Many of us have heard of the acronym "ESG," which commonly stands for "environmental, social, and governance." It is becoming more popular on Wall Street for financial products to be described as ESG, or for companies to bolster their "ESG" efforts in order to score better and raise stock prices. But ESG is a broad and capacious term. In too many instances, traditional Wall Street firms have used it as a way to advertise or package existing financial products, without actually moving the needle on environmental goals.
Too many ESG funds say they are trying to change the world, but then fail to live up to their own promises. The Financial Times reported that up to one-third of climate themed exchange traded funds (ETFs) held oil and gas stocks. Another example is the Vegan ETF, a fund that seeks to avoid animal cruelty. Largely composed of high growth tech companies, it ignores (or must work around) the fact that companies like Google have long offered animal products in their in-house cafeterias. At best, many of these funds are imperfect, in that they do not strictly "screen" out companies antithetical to their stated values. At worst, many of these funds are a brazen attempt to greenwash traditional financial products.
Many asset managers, even ESG fund managers, are not using their influence productively. Indeed, according to some research, this problem is endemic across Wall Street. Fund managers like BlackRock, Vanguard, and State Street have enormous clout, owning 82% to 88% of the S&P 500’s market capitalization. They do not often vote in annual shareholder meetings, because they have lent the shares of their ETFs to short sellers. And when they retain their shares and cast their votes, they use their clout to side with management—up to a staggering 93% of the time.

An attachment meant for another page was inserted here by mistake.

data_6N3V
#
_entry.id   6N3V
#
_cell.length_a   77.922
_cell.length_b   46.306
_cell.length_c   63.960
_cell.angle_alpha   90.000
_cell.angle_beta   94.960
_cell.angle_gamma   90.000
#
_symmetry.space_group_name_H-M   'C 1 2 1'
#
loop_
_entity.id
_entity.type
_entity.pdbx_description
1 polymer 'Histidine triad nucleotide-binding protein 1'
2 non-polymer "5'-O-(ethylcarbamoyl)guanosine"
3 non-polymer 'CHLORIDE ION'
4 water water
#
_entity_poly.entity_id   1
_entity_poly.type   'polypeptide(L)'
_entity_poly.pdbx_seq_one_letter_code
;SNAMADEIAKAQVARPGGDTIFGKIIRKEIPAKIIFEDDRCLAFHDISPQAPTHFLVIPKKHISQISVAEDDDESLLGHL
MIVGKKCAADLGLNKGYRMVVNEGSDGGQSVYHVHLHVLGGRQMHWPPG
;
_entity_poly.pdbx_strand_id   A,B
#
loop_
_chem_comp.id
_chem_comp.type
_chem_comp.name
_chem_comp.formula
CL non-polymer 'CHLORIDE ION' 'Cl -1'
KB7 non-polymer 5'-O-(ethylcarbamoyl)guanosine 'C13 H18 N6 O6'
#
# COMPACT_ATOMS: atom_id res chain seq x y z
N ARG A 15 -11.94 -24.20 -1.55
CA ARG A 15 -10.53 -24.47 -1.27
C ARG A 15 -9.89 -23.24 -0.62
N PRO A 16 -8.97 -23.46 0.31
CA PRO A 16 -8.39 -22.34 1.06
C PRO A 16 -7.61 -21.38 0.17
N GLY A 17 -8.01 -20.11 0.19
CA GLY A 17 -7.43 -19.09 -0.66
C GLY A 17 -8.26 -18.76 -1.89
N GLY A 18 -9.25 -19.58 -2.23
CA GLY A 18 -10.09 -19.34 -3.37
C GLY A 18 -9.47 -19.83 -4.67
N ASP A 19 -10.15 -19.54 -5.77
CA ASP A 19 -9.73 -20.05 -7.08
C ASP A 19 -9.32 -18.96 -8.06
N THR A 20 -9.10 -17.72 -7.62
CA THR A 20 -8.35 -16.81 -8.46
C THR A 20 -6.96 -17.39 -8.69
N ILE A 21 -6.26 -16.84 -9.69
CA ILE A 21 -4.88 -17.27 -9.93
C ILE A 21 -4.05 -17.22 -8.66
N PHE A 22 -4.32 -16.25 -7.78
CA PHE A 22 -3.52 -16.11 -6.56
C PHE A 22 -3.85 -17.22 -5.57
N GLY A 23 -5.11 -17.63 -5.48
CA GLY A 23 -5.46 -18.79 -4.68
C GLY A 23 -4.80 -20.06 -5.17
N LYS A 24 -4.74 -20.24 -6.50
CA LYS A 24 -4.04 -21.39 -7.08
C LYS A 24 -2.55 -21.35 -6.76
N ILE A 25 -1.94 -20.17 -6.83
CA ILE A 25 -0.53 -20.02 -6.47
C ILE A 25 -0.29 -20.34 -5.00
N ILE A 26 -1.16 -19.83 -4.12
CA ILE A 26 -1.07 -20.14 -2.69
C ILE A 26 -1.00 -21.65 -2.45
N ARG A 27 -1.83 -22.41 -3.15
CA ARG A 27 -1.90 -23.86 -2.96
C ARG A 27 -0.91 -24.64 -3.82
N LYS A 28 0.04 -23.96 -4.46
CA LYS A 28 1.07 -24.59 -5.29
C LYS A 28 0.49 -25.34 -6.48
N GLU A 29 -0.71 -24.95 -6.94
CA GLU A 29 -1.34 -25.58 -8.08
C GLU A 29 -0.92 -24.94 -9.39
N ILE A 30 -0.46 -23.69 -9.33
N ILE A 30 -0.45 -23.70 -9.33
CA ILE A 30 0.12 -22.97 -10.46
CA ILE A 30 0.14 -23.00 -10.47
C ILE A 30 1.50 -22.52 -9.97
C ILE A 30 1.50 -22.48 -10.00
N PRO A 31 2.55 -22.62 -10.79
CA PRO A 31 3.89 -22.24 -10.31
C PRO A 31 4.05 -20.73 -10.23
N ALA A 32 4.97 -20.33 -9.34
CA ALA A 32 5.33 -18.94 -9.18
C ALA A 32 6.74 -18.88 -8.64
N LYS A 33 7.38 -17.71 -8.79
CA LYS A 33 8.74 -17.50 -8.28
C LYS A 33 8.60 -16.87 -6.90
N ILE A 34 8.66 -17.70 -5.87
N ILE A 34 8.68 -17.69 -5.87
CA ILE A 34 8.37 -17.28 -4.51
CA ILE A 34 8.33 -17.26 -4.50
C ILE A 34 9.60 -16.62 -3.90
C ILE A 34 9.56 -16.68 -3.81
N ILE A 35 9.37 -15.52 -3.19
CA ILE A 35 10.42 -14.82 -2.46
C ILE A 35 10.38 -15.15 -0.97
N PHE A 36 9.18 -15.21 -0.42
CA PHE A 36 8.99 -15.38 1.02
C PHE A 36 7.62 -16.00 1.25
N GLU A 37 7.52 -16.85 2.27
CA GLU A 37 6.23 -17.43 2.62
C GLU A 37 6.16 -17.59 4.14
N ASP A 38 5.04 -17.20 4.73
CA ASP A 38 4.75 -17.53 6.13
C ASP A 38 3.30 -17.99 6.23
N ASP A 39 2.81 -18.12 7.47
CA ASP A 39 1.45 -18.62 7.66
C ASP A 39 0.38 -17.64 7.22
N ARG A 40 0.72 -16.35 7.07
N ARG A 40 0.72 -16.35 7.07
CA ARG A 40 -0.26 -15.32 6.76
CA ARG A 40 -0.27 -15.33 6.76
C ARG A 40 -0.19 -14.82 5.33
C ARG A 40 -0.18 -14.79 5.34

Even when everything goes right, ESG funds that screen out "bad companies" from their portfolios may not move the needle, and can even be counterproductive.
First, ESG funds that successfully screen out "bad" companies—however bad is defined—necessarily lose the ability to influence those companies. Walking away means no ability to vote out recalcitrant board members or introduce resolutions aimed at improving the company from within.
Second, as in physics, for every action there is an opposite and equal reaction. When ESG funds avoid buying shares of polluting companies like coal mines or oil refiners, those companies' share prices may drop, but their valuations also become more attractive. As a result, other buyers step into the void. Bloomberg reported in January 2022, for example, that private equity firms have lined up to scoop up shares of coal mines that have low share prices, in part because they have been shunned by ESG funds. This phenomenon raises a question of strategy: if the result of all this ESG investing is just to swap the ownership of "bad" or pollutive companies from one fund manager to another, is the result any different? Has anything actually changed?
Third, as investments in "good" companies increase, the returns that investors can expect from those companies necessarily fall, all else equal. As the Wall Street Journal explained:
“Take one of the most important rules of investing: The starting price matters. This is clear in bonds, as the price you pay going in determines the yield. In stocks, it should be obvious, but is often ignored. The stock of a hopeless business with only a few years of life left in it could be a great investment, so long as it is even cheaper than the fundamentals justify. Equally, a wonderful, rapidly growing company with a rock-solid business model will be a terrible investment at the wrong price.”
Investors that stick to a strategy of avoidance may pay a price—not just in terms of higher fees from marked-up ESG funds, but also from lower overall returns in the long run.
Firn's approach addresses each of these critiques of greenwashing and ESG investing more broadly. Firn’s ecoFunds allow anyone to directly invest into clean energy assets, like solar, wind, and storage. Additionally, Firn plans to launch a line of exchange traded index funds called Activist ETFs. Activist ETFs will passively invest in a broad index of U.S. companies, keeping the good with the bad. That investment approach will allow investors to earn "market returns," like many traditional index funds. But it also enables the use of shareholder voting (and Firn's deep bench of policy-making expertise) to introduce shareholder resolutions that will make the largest companies better from within, while voting for board members who support those priorities. Each fund will have its own unique sustainability objectives, so people can "vote with their dollar" and invest in the priority or priorities that matter to them. Whether that's mitigating climate change, conserving water resources, or ensuring gender parity, anyone can put their voice in the corporate boardroom.